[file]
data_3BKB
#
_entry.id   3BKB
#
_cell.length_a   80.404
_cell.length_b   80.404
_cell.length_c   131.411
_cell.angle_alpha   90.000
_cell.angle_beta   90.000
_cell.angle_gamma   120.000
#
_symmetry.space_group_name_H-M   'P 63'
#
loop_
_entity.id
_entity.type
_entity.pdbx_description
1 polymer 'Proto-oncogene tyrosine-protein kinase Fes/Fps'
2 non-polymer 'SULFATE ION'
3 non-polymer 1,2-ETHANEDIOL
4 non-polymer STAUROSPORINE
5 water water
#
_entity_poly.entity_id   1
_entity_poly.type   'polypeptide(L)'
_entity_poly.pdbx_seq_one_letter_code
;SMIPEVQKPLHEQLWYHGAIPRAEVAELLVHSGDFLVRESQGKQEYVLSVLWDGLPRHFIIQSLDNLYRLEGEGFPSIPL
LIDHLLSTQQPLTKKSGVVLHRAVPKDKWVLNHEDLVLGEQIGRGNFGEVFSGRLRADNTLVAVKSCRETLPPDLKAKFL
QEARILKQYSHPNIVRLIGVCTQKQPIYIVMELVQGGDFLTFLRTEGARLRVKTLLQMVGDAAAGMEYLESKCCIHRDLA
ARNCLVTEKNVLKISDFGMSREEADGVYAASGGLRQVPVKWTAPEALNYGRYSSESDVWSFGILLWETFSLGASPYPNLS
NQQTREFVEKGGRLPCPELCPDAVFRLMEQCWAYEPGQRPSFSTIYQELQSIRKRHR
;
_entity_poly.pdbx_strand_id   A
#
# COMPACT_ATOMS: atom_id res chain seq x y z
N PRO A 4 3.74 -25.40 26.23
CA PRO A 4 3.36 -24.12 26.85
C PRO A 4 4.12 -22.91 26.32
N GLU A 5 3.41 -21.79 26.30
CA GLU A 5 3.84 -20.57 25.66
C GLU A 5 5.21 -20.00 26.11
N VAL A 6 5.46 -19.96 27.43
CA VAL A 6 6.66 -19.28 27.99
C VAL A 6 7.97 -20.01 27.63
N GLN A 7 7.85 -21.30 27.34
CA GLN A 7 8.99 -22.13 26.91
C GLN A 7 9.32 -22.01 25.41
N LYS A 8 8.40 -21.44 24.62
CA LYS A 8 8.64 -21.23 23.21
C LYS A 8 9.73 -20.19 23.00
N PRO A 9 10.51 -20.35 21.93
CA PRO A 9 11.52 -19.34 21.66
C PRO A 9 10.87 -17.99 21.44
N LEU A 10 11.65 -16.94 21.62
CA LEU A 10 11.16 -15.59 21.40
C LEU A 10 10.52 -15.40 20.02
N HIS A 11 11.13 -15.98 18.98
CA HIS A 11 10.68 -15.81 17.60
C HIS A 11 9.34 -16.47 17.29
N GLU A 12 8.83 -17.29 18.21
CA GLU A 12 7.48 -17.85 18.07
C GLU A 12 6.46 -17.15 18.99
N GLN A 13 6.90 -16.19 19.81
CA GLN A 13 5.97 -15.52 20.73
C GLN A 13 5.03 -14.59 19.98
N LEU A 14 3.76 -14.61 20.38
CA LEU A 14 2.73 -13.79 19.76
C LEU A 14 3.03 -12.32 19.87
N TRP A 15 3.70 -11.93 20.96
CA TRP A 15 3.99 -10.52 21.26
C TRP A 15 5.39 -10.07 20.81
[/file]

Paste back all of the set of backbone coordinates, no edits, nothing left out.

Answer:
data_3BKB
#
_entry.id   3BKB
#
_cell.length_a   80.404
_cell.length_b   80.404
_cell.length_c   131.411
_cell.angle_alpha   90.000
_cell.angle_beta   90.000
_cell.angle_gamma   120.000
#
_symmetry.space_group_name_H-M   'P 63'
#
loop_
_entity.id
_entity.type
_entity.pdbx_description
1 polymer 'Proto-oncogene tyrosine-protein kinase Fes/Fps'
2 non-polymer 'SULFATE ION'
3 non-polymer 1,2-ETHANEDIOL
4 non-polymer STAUROSPORINE
5 water water
#
_entity_poly.entity_id   1
_entity_poly.type   'polypeptide(L)'
_entity_poly.pdbx_seq_one_letter_code
;SMIPEVQKPLHEQLWYHGAIPRAEVAELLVHSGDFLVRESQGKQEYVLSVLWDGLPRHFIIQSLDNLYRLEGEGFPSIPL
LIDHLLSTQQPLTKKSGVVLHRAVPKDKWVLNHEDLVLGEQIGRGNFGEVFSGRLRADNTLVAVKSCRETLPPDLKAKFL
QEARILKQYSHPNIVRLIGVCTQKQPIYIVMELVQGGDFLTFLRTEGARLRVKTLLQMVGDAAAGMEYLESKCCIHRDLA
ARNCLVTEKNVLKISDFGMSREEADGVYAASGGLRQVPVKWTAPEALNYGRYSSESDVWSFGILLWETFSLGASPYPNLS
NQQTREFVEKGGRLPCPELCPDAVFRLMEQCWAYEPGQRPSFSTIYQELQSIRKRHR
;
_entity_poly.pdbx_strand_id   A
#
# COMPACT_ATOMS: atom_id res chain seq x y z
N PRO A 4 3.74 -25.40 26.23
CA PRO A 4 3.36 -24.12 26.85
C PRO A 4 4.12 -22.91 26.32
N GLU A 5 3.41 -21.79 26.30
CA GLU A 5 3.84 -20.57 25.66
C GLU A 5 5.21 -20.00 26.11
N VAL A 6 5.46 -19.96 27.43
CA VAL A 6 6.66 -19.28 27.99
C VAL A 6 7.97 -20.01 27.63
N GLN A 7 7.85 -21.30 27.34
CA GLN A 7 8.99 -22.13 26.91
C GLN A 7 9.32 -22.01 25.41
N LYS A 8 8.40 -21.44 24.62
CA LYS A 8 8.64 -21.23 23.21
C LYS A 8 9.73 -20.19 23.00
N PRO A 9 10.51 -20.35 21.93
CA PRO A 9 11.52 -19.34 21.66
C PRO A 9 10.87 -17.99 21.44
N LEU A 10 11.65 -16.94 21.62
CA LEU A 10 11.16 -15.59 21.40
C LEU A 10 10.52 -15.40 20.02
N HIS A 11 11.13 -15.98 18.98
CA HIS A 11 10.68 -15.81 17.60
C HIS A 11 9.34 -16.47 17.29
N GLU A 12 8.83 -17.29 18.21
CA GLU A 12 7.48 -17.85 18.07
C GLU A 12 6.46 -17.15 18.99
N GLN A 13 6.90 -16.19 19.81
CA GLN A 13 5.97 -15.52 20.73
C GLN A 13 5.03 -14.59 19.98
N LEU A 14 3.76 -14.61 20.38
CA LEU A 14 2.73 -13.79 19.76
C LEU A 14 3.03 -12.32 19.87
N TRP A 15 3.70 -11.93 20.96
CA TRP A 15 3.99 -10.52 21.26
C TRP A 15 5.39 -10.07 20.81